“Musings from tomorrow” means simply that I’m going to expand on some thoughts that were prompted from traveling home from tomorrow’s Iowa Network for Community Agriculture Conference. I’m not time traveling, just putting some blog entries out of order. Since the blogging police don’t seem to care, as long as the transgressions are confessed, I’ll just go ahead.
The conference was a time to think about those things that get neglected in the necessity of everyday life. Actually, I wasn’t truly conscious that I was having this moment until I got home. Then the cacophony of everyday life unleashed itself. Noise. Whistling. Radios. Two or three simultaneous conversations. In other words, a normal night at home. I’m not sure if the energy of the evening was greater since we were gone all day, or if the contrast was greater after a day of generally listening to one person talk at a time and reflecting on the thoughts presented.
On the drive home we were traveling on a road I had not traveled in some time. Being out of the regular routine, the landscape seemed to open itself more to me than the landscape I travel in my routine. It wasn’t any more or less remarkable than the landscape I regularly travel – just different and not so engrained. It allows you to “see” more than you do onÂ your own well-traveled routes.
Coming home from work on Thursday, I had a similar experience. I needed to run some errands to locations I hadn’t been before. Finally, traveling back onto the oft-traveled roads, the fact that I entered the roadway at a different place made the place seem different. Somehow the usual visual cues were different. It made familiar places seem unfamiliar – just due to the fact that the journey started at a different place.
Both traveling over “new” land and traveling over “old” land from a different starting point gave me a different perspective. I wonderÂ what the consequences are to a person who repeatedly follows the same pathways – whether they be roads, habits, or actions?Â Does this expand to a cultural level as well?Â Is that one of the reasons that we are so unwilling or unable to try things that are out of the ordinary?Â Is that why nobody at the Marshalltown farmer’s Market would buy the chocolate-colored peppers or cylindricla beets? Is that why old solutions are tried first to solve new problems?Â If simply driving on a seldom-traveled road, or going onto an often-traveled road can give a whole new feeling, how does this play out for larger cultural shifts, or lack of progress?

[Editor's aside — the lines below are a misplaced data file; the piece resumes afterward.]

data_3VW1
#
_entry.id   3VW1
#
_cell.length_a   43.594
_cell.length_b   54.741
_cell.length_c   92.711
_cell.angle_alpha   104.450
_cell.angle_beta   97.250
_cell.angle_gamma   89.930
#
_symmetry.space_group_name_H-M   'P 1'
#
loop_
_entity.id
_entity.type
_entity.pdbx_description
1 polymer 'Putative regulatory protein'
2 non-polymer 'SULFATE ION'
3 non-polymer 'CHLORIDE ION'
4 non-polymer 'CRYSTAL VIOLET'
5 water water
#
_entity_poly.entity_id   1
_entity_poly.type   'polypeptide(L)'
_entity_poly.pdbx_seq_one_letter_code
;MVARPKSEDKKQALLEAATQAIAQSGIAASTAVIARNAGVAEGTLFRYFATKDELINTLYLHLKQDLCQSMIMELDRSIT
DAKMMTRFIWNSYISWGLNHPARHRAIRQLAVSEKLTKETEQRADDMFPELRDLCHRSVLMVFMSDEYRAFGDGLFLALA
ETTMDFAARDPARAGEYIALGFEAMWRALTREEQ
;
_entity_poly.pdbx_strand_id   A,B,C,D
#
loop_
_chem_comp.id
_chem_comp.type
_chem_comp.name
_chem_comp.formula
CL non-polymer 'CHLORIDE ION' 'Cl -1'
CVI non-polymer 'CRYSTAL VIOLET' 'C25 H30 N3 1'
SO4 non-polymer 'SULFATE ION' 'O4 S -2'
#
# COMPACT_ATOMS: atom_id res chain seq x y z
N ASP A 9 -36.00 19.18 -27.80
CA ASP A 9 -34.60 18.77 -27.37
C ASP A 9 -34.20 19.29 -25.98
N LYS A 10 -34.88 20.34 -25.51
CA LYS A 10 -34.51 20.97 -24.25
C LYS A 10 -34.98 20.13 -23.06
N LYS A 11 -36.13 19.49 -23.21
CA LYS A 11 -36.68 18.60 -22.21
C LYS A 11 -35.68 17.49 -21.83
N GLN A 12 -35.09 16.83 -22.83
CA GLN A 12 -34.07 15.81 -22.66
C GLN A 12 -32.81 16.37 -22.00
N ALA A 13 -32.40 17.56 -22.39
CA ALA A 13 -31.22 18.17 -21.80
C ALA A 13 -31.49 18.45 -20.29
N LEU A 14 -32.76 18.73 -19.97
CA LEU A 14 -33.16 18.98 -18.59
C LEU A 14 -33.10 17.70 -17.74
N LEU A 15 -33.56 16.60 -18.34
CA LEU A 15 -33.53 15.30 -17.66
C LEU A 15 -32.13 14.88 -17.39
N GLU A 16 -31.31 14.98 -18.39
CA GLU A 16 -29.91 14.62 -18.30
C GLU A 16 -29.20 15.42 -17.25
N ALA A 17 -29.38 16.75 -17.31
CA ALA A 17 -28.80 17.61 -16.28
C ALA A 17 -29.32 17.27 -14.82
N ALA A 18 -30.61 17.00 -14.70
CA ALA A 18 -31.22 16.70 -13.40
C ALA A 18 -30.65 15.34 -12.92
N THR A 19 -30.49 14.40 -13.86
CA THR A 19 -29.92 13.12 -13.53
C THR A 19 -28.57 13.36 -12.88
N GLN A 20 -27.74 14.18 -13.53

I found it interesting that the feeling on the seldom-traveled road was much more enjoyable than traveling the oft-traveled road from a new perspective. I was surprised and a bit uneasy that the road seemed unfamiliar, just because I started at a new spot – it took a while to really figure out that I really was in the right place. Humans seem to have a strange fascination with seeking novelty and the need for predictability. The interplay of this at a cultural and personal level must be what really gets sociologists excited. I just wonder how the daily entrenchment of our daily lives wires our brains. Is this why it sometimes takes a near-catastrophic event for a person or culture to change -whether it be a cancer survivor finding an unquenching zest for life, a recently unemployed person to examine their life from a whole new perspective, or a nation teetering onÂ a great calimity to work together to find a new solution or new country?
I’ve rambled long enough. I hope this makes sense to me in the morning!